TRIPOLI: The over-50 percent decline in world oil prices from $115 a barrel in June 2014 to less than $60 today will have significant consequences for the economies of the Middle East, according to the World Bank.
Its latest MENA Quarterly Economic Brief says that the oil-exporting countries of the GCC are in a much better position due to their ample reserves, but they too could endure over a $215 billion loss in oil revenues, more than 14 percent of their combined GDP.
“The oil shock could threaten the ability of some of the oil exporters to meet domestic spending commitments,” said Lili Mottaghi, World Bank MENA economist and the author of the report.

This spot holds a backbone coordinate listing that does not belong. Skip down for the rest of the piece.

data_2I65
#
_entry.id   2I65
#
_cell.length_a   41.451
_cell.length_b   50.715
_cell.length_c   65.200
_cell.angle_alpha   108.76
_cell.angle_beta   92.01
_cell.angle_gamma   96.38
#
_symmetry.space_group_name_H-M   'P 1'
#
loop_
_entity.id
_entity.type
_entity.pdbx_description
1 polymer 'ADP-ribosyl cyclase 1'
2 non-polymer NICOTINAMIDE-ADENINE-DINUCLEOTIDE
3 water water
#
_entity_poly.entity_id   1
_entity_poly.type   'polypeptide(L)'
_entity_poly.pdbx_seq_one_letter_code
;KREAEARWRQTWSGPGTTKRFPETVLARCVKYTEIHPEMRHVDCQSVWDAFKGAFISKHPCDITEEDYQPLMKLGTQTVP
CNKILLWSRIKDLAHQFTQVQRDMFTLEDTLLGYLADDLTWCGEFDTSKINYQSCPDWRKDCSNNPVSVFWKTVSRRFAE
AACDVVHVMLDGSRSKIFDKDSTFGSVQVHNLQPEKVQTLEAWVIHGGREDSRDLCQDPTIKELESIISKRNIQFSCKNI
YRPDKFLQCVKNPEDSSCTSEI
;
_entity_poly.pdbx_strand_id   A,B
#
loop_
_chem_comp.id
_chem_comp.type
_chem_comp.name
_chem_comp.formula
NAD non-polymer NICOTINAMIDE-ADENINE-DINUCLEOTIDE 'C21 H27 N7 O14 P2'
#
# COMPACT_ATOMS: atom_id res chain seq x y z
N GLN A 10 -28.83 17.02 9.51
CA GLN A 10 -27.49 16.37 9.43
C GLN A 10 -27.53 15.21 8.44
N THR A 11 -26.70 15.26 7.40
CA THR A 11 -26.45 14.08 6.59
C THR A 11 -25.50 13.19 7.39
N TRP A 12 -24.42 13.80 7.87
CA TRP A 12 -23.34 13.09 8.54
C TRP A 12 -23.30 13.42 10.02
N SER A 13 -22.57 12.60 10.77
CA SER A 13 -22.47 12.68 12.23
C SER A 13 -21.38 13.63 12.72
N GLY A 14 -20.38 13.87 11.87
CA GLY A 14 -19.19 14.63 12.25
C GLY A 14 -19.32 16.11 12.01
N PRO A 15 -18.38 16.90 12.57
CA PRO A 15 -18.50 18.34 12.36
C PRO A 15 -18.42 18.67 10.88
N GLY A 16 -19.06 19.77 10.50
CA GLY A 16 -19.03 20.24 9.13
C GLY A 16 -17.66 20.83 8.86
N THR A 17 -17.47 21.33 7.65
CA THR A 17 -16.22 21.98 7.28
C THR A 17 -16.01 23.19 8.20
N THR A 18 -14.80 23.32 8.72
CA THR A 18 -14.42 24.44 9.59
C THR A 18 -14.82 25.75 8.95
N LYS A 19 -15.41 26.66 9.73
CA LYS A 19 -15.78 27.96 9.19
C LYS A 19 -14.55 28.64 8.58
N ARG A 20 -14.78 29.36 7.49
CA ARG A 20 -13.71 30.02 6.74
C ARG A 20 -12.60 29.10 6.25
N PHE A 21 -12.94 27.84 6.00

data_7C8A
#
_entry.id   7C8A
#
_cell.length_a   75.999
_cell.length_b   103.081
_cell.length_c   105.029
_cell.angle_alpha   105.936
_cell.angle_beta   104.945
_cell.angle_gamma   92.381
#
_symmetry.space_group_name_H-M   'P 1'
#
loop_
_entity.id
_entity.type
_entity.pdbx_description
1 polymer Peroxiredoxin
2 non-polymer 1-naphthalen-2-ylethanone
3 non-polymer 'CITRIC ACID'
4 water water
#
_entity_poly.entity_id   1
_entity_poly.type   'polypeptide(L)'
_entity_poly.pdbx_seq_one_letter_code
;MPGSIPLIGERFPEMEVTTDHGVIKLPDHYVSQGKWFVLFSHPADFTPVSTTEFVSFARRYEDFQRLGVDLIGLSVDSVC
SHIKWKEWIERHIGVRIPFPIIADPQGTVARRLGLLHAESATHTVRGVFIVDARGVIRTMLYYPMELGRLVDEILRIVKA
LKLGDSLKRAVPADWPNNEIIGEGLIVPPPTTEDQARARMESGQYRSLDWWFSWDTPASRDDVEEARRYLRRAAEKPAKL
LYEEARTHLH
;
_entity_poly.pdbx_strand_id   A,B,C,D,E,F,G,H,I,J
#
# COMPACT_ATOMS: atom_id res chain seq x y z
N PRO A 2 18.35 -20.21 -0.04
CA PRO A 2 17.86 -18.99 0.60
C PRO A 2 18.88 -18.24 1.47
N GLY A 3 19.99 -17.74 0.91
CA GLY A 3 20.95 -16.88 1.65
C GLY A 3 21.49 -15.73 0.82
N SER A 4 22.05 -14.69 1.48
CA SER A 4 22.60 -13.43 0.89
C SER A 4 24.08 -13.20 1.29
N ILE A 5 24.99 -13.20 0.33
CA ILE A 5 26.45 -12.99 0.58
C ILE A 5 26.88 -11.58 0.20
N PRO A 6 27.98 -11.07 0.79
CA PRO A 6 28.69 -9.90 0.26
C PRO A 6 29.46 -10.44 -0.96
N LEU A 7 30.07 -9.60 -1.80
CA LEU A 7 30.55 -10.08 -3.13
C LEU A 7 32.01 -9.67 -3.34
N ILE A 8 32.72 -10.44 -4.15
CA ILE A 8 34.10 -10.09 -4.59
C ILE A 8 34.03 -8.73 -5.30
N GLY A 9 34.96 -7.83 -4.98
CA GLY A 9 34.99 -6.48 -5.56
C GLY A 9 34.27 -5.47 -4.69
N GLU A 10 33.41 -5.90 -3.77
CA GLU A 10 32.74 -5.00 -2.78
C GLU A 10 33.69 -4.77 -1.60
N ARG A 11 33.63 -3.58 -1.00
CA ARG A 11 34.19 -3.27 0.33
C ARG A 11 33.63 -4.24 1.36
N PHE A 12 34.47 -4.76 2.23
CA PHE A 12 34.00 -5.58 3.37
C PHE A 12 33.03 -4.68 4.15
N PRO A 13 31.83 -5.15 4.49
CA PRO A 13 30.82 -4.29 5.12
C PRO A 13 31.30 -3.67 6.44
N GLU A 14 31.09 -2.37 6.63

“Their options include drawing down reserves, accumulating debt, and cutting spending on fuel subsidies and public-sector salaries.”
The report said that oil importers that are expected to gain due to the price slump include Jordan, Tunisia, Lebanon and Egypt.
The trade balances for these countries could improve by up to 2 percent of GDP. The oil exporters will likely run larger fiscal and current account deficits or their surpluses will shrink substantially.
“Oil importers will benefit from lower import and fuel subsidy bills, while exporters — some of whom depend on oil for 80 percent of their income — will lose export and fiscal revenues,” said Shanta Devarajan, World Bank chief economist for the Middle East and North Africa region.
The report focuses on the implications of low oil prices for eight developing countries (Egypt, Tunisia, Lebanon Jordan, Iran, Iraq, Yemen and Libya) and the economies of the GCC, which play a major role in providing funds in the form of aid, investment, tourism revenues and remittances to the rest of the countries of the region.